$$ \mathbf{W} = \left\{ \begin{array}{ll} \mathbf{H} & {\text{for MRT}}\\ \mathbf{H}\left(\mathbf{H}^{H}\mathbf{H} \right)^{-1} & \text{for ZF}\\ \mathbf{H}\left(\mathbf{H}^{H}\mathbf{H} + \frac{1}{\rho}\mathbf{I}_{K} \right)^{- 1} & \text{for MMSE} \end{array} \right. $$
(2)

where W accounts for the precoding matrix that is determined by the precoding schemes. Herein, W = [w1,w2,…,wK] that relies on the channel matrix of H.

Achievable ergodic sum-rate analysis

We assume that the perfect and instantaneous channel state information (CSI) is available at the BS, which can potentially be obtained for massive MIMO system, such as in frequency division duplex (FDD) mode, where the BS acquires the perfect CSI through exploiting uplink channel feedback. In time division duplex (TDD) mode, the perfect CSI is acquired by the BS through open-loop uplink pilot training. Before the transmitter symbol, the BS adopts the three different linear precoding schemes. At the users terminal, each user receives a symbol via pre-decoding, thus the received signal at the user kis given by

$$ y_{k} = \sqrt \rho \mathbf{h}_{k}^{H}\mathbf{w}_{k}s_{k} + \sqrt \rho \sum\limits_{j = 1,j \ne k}^{K} \mathbf{h}_{k}^{H}\mathbf{w}_{j}s_{j} + n_{k}, $$
(3)

where \(\mathbf {h}_{k}\in \mathbb {C}^{N_{t} \times 1}\)represents the kth column of the channel vector H, whose entries are i.i.d. complex Gaussian random variable. Similarly, wk denotes the kth column vector of precoding matrix W that satisfies limited condition wk=1,K, sk and sj represent transmit symbols for the user k and j, and nk the addition Gaussian noise with zero mean and unit variance, which is widely used in the previous literature [31, 32]. According to the signal model in (3), we can write the achievable ergodic rate of the user k, which is calculated asFootnote 2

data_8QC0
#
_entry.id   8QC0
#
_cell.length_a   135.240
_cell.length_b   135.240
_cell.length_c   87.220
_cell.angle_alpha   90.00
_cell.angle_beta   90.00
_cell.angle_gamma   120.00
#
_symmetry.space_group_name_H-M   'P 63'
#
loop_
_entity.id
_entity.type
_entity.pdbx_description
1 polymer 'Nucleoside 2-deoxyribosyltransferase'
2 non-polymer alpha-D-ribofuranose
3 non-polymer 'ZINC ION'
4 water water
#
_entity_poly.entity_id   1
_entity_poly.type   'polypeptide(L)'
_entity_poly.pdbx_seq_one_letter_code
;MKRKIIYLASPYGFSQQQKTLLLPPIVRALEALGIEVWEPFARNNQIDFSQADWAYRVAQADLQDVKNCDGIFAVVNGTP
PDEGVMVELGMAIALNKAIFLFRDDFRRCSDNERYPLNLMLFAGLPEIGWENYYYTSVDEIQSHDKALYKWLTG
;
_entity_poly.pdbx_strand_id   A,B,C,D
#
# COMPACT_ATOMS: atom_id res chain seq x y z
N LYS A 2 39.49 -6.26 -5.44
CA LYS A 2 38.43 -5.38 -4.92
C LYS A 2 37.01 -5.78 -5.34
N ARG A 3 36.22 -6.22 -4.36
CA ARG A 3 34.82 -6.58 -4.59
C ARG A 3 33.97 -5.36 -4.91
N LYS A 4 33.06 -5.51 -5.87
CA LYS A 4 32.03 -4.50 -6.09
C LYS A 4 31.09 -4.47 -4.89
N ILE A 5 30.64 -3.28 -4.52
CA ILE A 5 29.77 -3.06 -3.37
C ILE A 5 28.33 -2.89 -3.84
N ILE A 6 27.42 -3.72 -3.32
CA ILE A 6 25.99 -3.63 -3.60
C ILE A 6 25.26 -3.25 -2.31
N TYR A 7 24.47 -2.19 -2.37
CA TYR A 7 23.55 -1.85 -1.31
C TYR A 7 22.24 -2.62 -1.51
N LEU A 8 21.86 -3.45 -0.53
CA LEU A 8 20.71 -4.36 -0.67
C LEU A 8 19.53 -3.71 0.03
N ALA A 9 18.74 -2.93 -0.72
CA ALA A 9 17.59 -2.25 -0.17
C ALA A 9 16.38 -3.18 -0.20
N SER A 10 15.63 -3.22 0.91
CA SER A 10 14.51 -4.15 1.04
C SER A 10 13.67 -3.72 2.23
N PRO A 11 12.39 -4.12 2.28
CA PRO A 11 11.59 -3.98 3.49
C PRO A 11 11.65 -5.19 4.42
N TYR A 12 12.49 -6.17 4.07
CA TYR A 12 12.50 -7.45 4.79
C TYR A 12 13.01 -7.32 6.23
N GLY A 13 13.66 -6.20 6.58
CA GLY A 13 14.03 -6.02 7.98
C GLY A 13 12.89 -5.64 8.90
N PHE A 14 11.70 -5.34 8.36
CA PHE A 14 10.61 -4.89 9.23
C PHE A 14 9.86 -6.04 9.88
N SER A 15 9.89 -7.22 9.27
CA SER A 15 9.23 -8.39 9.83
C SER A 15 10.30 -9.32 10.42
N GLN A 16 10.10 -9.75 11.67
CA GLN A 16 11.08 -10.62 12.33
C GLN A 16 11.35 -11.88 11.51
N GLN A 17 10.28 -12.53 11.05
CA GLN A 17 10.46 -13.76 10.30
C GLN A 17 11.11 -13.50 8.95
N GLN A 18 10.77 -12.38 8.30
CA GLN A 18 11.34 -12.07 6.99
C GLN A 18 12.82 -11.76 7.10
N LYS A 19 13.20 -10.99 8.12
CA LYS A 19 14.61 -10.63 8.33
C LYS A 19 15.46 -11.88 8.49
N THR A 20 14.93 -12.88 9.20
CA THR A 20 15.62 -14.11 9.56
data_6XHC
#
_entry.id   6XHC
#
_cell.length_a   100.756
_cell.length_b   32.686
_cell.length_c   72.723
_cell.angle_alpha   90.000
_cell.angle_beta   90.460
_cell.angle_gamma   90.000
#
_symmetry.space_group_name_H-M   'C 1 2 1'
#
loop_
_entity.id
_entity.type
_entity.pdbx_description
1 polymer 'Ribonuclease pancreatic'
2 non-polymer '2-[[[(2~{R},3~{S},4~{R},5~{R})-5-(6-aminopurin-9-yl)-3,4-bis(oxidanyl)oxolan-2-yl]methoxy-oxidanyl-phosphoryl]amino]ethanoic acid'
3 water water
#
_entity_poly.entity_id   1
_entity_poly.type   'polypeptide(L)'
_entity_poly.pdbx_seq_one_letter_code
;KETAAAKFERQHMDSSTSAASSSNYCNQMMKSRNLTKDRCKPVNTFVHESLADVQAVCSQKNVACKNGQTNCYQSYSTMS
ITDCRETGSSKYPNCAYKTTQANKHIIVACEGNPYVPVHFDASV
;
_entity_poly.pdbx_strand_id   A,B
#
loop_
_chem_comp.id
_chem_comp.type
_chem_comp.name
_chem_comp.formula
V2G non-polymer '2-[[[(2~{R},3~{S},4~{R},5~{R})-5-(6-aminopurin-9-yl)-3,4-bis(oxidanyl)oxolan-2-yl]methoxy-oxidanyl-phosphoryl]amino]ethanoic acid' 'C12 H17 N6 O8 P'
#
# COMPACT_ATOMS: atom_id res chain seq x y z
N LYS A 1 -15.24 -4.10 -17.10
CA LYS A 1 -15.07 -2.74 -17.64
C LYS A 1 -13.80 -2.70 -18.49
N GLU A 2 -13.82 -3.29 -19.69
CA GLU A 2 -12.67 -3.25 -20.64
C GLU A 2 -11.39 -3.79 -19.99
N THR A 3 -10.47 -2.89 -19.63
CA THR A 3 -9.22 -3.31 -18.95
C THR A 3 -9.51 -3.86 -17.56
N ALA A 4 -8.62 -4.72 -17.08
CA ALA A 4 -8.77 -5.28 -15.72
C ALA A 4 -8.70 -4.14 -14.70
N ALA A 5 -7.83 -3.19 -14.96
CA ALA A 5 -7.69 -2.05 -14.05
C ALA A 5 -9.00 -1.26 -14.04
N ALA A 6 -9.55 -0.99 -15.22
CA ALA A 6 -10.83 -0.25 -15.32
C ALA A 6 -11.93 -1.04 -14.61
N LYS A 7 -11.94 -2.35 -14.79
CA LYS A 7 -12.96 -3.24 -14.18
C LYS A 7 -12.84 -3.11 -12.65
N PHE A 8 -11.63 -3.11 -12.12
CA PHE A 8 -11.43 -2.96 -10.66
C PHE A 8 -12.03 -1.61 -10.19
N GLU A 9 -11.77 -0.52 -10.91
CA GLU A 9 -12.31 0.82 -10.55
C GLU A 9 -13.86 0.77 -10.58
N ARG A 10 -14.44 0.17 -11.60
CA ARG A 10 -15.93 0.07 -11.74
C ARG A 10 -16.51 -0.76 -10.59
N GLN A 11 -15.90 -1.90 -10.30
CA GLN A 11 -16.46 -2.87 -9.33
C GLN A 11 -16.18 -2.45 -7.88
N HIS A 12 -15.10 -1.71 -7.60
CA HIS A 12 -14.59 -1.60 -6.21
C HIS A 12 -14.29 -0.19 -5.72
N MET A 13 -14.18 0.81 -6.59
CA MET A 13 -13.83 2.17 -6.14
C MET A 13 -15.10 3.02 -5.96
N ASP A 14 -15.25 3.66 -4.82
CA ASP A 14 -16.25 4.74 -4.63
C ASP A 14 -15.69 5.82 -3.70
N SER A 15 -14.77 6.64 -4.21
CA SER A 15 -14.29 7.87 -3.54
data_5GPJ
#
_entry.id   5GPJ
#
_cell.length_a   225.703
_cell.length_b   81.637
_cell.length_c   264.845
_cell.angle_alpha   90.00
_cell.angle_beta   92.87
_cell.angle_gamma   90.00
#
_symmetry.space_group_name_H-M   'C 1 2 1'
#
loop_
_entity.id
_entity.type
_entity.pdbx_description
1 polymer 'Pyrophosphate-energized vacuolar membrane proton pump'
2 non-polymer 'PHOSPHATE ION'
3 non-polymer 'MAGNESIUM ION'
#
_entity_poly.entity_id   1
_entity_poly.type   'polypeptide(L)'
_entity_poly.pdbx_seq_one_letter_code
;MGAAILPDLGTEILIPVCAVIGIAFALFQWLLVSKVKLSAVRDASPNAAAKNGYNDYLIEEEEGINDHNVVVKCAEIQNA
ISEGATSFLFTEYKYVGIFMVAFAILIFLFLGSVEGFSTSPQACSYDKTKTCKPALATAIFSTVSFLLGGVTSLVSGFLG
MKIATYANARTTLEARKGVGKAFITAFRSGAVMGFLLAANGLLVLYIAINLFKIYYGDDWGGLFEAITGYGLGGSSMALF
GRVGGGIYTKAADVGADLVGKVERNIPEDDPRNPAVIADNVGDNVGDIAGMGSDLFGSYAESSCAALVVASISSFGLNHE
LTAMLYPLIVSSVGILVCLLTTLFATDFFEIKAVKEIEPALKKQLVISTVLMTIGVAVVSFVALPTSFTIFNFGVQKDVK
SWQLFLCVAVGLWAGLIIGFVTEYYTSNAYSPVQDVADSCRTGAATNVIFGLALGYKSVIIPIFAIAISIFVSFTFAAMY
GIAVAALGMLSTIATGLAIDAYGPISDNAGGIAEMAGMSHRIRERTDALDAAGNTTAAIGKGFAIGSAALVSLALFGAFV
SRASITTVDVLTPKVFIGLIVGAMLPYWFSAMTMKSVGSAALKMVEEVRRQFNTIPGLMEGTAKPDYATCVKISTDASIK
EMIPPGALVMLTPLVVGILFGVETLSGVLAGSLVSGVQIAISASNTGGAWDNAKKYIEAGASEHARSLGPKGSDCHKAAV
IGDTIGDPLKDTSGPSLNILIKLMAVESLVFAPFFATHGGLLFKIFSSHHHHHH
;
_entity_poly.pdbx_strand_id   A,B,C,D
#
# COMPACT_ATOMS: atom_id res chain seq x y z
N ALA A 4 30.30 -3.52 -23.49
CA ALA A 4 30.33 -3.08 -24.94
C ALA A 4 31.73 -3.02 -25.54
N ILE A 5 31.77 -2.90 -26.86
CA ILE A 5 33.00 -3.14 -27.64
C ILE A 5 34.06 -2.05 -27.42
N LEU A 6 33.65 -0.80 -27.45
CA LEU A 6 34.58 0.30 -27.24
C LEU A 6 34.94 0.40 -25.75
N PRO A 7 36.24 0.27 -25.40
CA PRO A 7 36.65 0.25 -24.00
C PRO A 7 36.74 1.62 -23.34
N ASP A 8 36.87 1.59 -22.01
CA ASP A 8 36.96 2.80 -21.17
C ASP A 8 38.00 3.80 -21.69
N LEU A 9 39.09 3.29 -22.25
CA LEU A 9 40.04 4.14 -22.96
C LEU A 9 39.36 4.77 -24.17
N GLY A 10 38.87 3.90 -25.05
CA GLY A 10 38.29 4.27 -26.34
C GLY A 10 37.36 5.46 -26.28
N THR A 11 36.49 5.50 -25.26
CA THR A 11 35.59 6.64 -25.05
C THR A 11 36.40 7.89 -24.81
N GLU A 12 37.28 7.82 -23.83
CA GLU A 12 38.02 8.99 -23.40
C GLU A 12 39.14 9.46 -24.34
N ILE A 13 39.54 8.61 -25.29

$$ R_{k}^{*} = \mathbb{E} \left\{ {{{\log}_{2}}\left({1 + \frac{{\rho {{\left| {{{\mathbf{h}}_{k}^{H}}{{\mathbf{w}}_{k}}} \right|}^{2}}}}{{1 + \rho {\sum\nolimits}_{j = 1, j \ne k}^{K} {{\left| {{{\mathbf{h}}_{k}^{H}}{{\mathbf{w}}_{j}}} \right|}^{2}}}}} \right)} \right\}. $$
(4)

From (4), it can be seen that the achievable ergodic rate is a logarithmic function of SINR. In order to maximize the SINR term, the most intuitive approach is to enhance the signal term in the numerator and suppress the interference term in the denominator. In the following, we shall adopt different precoding schemes to study the achievable ergodic rate of system.

Exact expression on the achievable rate

This section aims to obtain exact expressions on the achievable ergodic rate by considering different precoding schemes. Employing the obtained theoretical results, we attain the several interesting effect of physical insights on the achievable rate of the massive MIMO system.

Achievable rate analysis with MRT precoding

We first consider the MRT precoding scheme for the massive MIMO system due to it has considerably low computation complexity. The precoding matrix comes form the conjugate transpose of the channel matrix, which does not involve operations of matrix inverse. In three type linear precoding schemes, the MRT precoding scheme is simple and has low complexity, thus it is the most popular for massive MIMO systems.